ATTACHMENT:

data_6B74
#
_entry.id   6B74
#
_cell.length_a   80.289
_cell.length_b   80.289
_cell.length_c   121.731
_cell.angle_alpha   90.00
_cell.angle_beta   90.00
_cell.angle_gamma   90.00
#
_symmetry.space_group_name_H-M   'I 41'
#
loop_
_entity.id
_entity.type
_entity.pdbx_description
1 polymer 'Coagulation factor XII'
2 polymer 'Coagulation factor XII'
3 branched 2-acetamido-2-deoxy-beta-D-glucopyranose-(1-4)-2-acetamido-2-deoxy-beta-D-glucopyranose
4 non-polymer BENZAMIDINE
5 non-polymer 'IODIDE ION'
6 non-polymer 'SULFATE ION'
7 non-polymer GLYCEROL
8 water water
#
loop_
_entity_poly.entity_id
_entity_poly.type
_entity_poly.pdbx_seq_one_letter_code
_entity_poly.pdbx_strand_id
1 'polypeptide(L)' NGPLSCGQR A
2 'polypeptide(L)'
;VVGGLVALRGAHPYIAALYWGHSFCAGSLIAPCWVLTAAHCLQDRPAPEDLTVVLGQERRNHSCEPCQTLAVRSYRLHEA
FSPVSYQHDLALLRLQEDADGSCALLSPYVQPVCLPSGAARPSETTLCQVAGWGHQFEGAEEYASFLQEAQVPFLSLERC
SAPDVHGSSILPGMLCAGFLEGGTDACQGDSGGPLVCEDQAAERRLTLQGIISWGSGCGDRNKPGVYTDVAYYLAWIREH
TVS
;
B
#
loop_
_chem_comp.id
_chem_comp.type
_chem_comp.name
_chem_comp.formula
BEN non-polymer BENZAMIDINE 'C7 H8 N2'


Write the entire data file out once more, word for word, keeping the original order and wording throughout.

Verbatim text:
data_6B74
#
_entry.id   6B74
#
_cell.length_a   80.289
_cell.length_b   80.289
_cell.length_c   121.731
_cell.angle_alpha   90.00
_cell.angle_beta   90.00
_cell.angle_gamma   90.00
#
_symmetry.space_group_name_H-M   'I 41'
#
loop_
_entity.id
_entity.type
_entity.pdbx_description
1 polymer 'Coagulation factor XII'
2 polymer 'Coagulation factor XII'
3 branched 2-acetamido-2-deoxy-beta-D-glucopyranose-(1-4)-2-acetamido-2-deoxy-beta-D-glucopyranose
4 non-polymer BENZAMIDINE
5 non-polymer 'IODIDE ION'
6 non-polymer 'SULFATE ION'
7 non-polymer GLYCEROL
8 water water
#
loop_
_entity_poly.entity_id
_entity_poly.type
_entity_poly.pdbx_seq_one_letter_code
_entity_poly.pdbx_strand_id
1 'polypeptide(L)' NGPLSCGQR A
2 'polypeptide(L)'
;VVGGLVALRGAHPYIAALYWGHSFCAGSLIAPCWVLTAAHCLQDRPAPEDLTVVLGQERRNHSCEPCQTLAVRSYRLHEA
FSPVSYQHDLALLRLQEDADGSCALLSPYVQPVCLPSGAARPSETTLCQVAGWGHQFEGAEEYASFLQEAQVPFLSLERC
SAPDVHGSSILPGMLCAGFLEGGTDACQGDSGGPLVCEDQAAERRLTLQGIISWGSGCGDRNKPGVYTDVAYYLAWIREH
TVS
;
B
#
loop_
_chem_comp.id
_chem_comp.type
_chem_comp.name
_chem_comp.formula
BEN non-polymer BENZAMIDINE 'C7 H8 N2'